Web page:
Laser Beam PCSO Sentenced

A Police Community Support Officer who shone a laser pen at a police helicopter over Luton has been ordered to do 240 hours' unpaid work.

PCSO James McIvor

The helicopter pilot was forced into taking evasive action, turning the aircraft 180 degrees, after being dazzled by the beam at 800ft late one night in May 2013.

When colleagues of the crew on the ground eventually traced the source of the beam, they found PCSO James McIvor (pictured) still outside his home.
He claimed he was using the laser pen to attract the attention of his elderly cat.
Luton Crown Court heard 53 year old McIvor, a married man and a grandfather, now faces a disciplinary hearing in front of his bosses at British Transport Police.
He appeared for sentence on Tuesday 4 February 2014 after he was convicted by a jury before Christmas of acting in a negligent manner to endanger the safety of an aircraft.
Judge Philip Bartle told McIvor that when the green laser light struck the cockpit of the helicopter at around 1.15am on the morning of 20 May 2013, the pilot had been temporarily blinded by the glare and couldn't rely on his instruments.
Instead, said the judge, he had had to look out of the window to manoeuvre the helicopter to safety.
"If a a pilot is blinded by light he can't steer it into position; he might not know if he is the right way round."
Judge Bartle added "As the pilot said, he had to have his wits about him."
The effect of the laser strike on the helicopter that morning meant the pilot's vision had been "interrupted," said the judge.
"He had to position it out of harms way turning 180 degrees, " he added.
The judge said "Fortunately because of his skill no harm was done to the helicopter and the crew."
During the trial the court was told a police helicopter, an EC 135 with a crew of three people on board, had been deployed over the Marsh Farm estate in Luton in the early hours of 20 May 2013 following reports that a firearm had been discharged.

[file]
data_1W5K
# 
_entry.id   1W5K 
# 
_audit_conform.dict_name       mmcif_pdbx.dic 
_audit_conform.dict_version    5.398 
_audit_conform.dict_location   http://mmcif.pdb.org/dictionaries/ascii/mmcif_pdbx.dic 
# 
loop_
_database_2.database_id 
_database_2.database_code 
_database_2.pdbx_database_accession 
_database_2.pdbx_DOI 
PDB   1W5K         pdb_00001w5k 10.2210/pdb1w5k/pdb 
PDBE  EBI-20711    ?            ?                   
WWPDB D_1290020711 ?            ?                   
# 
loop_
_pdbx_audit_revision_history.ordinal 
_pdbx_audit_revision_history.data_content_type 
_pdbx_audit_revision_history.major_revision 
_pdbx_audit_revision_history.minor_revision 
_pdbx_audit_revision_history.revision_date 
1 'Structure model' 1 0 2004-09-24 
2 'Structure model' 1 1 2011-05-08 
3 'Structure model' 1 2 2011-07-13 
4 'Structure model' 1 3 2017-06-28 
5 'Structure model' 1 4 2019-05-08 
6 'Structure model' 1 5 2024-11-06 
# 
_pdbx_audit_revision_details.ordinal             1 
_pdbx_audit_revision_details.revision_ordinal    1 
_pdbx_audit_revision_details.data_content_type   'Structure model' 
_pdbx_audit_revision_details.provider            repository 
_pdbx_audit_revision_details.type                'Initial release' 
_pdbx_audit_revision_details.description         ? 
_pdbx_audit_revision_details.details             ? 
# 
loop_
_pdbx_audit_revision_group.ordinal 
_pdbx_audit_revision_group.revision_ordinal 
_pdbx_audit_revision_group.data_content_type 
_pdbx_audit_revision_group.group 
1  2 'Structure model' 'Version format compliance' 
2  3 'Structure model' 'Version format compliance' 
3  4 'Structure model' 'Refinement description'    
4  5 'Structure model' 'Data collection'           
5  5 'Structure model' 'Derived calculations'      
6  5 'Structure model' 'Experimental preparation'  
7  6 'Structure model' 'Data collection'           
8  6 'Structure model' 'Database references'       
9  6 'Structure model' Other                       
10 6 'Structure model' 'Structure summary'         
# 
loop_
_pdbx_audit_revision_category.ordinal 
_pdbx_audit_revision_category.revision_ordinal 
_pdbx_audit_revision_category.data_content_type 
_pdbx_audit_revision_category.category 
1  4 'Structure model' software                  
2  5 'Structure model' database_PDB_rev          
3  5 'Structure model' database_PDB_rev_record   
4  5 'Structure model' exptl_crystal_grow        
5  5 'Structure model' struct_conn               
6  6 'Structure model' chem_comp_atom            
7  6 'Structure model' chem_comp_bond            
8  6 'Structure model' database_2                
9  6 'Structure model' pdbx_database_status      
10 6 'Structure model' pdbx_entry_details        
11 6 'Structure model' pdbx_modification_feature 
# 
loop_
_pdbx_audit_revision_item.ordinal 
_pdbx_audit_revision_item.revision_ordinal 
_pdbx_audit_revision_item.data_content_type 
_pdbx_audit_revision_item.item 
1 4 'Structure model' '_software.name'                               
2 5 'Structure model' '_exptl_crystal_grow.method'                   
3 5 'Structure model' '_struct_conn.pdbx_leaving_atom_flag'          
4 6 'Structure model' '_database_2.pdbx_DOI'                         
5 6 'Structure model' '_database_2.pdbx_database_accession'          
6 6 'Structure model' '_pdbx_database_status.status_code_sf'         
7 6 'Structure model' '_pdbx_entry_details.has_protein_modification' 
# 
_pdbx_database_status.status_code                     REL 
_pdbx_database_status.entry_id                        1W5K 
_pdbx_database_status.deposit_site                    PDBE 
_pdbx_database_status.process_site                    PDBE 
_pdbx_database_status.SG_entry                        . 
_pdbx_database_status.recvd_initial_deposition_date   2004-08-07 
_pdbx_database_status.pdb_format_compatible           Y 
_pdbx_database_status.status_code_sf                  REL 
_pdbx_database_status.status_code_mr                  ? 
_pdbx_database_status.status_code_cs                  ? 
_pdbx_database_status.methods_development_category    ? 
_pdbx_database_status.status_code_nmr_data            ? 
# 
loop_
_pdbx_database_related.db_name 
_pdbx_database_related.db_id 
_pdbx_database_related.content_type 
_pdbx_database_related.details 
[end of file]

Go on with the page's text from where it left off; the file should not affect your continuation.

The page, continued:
At the time there had been a spate of shootings in the area.
As the helicopter hovered at a height of 800 feet over the estate, police officers were on the ground also trying to locate the gunman.
The crew were trying to assist colleagues on the ground to pinpoint where the shots may have been fired from.
Suddenly the green laser beam hit the cockpit.
For some six minutes the beam was being shone intermittently into the night sky.
Eventually the crew having manoeuvred the helicopter safely away from the beam were able to pin point from where it was coming from and officers on the ground were directed to outside McIvor's home Icknield Way, Luton.
They arrived there to find him still outside and claiming he was using the pen to try and attract the attention of his elderly cat that was on top of a garage.
At McIvor's trial he was acquitted of a charge of recklessly endangering the safety of an aircraft.
The court heard McIvor, who had once trained to be a fireman, had been a PCSO with British Transport Police since 2008.
Mr Martin Robertshaw defending said his client faces a disciplinary hearing in front of his bosses later this month.
"There is a substantial risk he will lose everything" said the barrister.
The court heard McIvor was highly regarded by colleagues and friends and had devoted his life to working in the community.
Judge Bartle sentenced McIvor to a two year community order and told him he must carry out 240 hours of unpaid work. He was told he must also pay prosecution costs of £3,500.

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